How I found myself through fashion.
Fashion saves me. Everyday.
Some see it as an annoying intruder, a pointless culture, and a distraction from what’s important. Others see it as an occasional indulgence meant to be partaken in, only during special occasions. And a few, like me, see it as an integral party of the everyday, a constant saviour in the journey of life.
When I was little, my mother dressed me up in smocking frocks with peter-pan collars and puff sleeves, matching ribbons for my hair — little bows, white socks, and smart Mary-Janes. I was the “well-dressed” child in every circle, never without a missing ribbon or shoe, never with snot running down my face, and never in flimsy spaghetti straps and careless hot-pants. I was quiet, well-behaved, and disciplined enough to sit with my spotless shoes and socks, white without a speck of dirt, at parties.
I wasn’t a cute child. I wasn’t adorable or talkative. And I had no special talent apart from being able to draw — not something you can show off to your relatives about. I couldn’t dance or sing or act or mimic. I couldn’t play an instrument or say adorable things that grownups could listen to and go, “awww…”. Nope. I was quiet, I sat in the corner, played with my dolls and read. I spoke when spoken to and answered with a “yes” or “no”.
Then I went to boarding school. And the awkward pre-puberty age set in. I no longer liked frocks and I wanted to look more boyish than ever. I looked at my friends with their jeans and shorts and rubber floaters and that’s all I wanted to wear. I lost my love for pink, I lost my love for frocks and a part of me lost myself for a little while. I tried to fit into boarding school, by borrowing aesthetics from the people around me. Baggy shorts and baggier denims. The more boyish, the better. With my skinny legs, bony knees, gawky face and giant braces, nothing looked good on me. And my school uniform? That looked particularly horrid. No matter how much I tried, the grey pleated skirt refused to sit flat on my tummy, puffing up in an odd sort of way.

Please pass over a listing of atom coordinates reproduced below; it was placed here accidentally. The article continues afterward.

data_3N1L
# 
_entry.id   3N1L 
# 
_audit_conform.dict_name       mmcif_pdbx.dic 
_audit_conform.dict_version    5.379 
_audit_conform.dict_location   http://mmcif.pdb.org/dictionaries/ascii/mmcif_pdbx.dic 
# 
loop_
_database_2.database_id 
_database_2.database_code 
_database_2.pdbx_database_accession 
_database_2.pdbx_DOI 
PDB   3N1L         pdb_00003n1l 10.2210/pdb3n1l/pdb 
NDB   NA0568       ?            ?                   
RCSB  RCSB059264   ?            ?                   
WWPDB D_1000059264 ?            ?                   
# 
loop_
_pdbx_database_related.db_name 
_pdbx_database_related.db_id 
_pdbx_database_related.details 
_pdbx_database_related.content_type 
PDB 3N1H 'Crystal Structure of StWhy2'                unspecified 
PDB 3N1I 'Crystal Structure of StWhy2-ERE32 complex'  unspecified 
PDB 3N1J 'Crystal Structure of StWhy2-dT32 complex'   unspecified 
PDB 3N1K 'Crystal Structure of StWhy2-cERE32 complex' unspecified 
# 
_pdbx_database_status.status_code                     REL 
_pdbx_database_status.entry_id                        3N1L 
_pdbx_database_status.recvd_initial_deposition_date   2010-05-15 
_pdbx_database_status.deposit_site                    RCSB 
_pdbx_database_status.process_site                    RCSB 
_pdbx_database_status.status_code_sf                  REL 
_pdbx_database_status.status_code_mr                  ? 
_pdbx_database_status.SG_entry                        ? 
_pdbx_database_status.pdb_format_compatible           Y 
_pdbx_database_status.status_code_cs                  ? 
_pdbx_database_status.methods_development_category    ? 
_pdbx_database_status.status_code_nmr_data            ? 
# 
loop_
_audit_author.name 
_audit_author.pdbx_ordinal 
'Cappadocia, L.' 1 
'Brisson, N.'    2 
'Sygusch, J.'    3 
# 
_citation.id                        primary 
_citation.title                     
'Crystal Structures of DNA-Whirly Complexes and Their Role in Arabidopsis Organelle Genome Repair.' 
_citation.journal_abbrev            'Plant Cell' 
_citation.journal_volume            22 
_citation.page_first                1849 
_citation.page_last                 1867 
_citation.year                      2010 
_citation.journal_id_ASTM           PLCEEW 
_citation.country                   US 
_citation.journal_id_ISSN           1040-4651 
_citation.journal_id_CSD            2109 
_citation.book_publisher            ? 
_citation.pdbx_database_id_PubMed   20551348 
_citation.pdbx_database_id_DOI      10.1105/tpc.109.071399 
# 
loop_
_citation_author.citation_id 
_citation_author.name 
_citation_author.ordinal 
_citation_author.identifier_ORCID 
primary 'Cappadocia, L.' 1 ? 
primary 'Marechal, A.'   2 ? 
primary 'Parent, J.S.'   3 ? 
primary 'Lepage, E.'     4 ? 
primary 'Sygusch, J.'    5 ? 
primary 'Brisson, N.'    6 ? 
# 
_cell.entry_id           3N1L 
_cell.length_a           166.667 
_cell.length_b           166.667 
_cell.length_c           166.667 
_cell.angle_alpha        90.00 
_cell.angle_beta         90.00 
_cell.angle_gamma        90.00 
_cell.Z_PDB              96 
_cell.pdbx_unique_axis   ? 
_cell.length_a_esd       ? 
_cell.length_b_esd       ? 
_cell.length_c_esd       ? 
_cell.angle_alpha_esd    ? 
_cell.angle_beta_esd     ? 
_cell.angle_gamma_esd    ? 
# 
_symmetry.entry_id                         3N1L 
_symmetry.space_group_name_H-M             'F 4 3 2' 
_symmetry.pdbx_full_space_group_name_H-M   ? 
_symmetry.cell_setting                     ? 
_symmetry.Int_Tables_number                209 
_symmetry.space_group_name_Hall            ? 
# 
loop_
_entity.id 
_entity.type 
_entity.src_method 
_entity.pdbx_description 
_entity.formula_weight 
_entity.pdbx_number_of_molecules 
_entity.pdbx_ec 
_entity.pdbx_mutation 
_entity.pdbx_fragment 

My rebellious hair was chopped up — “Maggie cuts her hair” style with no real definition. And I would comb through my hair — a hundred strokes every night, hoping for some semblance of straightness. I would oil, shampoo and condition it twice a week. I would buy the serums “specially formulated for dry, frizzy hair”, as the Livons of the world smiled inwardly , conscious of the giant prank they had played upon frizzy-haired believers everywhere. And none of it worked. Of course.
As I grew older, little by little I realised the reason everything looked odd on me. It wasn’t my genes or the lack of effort on my part — trust me. I tried everything.
It was because I was running after an aesthetic that wasn’t mine.
And subconsciously I began to define myself. I lathered on kohl, got a set of double piercings on my ears, and I got my skirts shortened. I began to tie my hair up in a high ponytail, and wear my skirts an inch shorter than the knees (everybody else was going for the low wasted, extra baggy-long skirt look at that time). And I gave up trying to straighten my hair. I washed my hair less, stopped combing it like an idiot.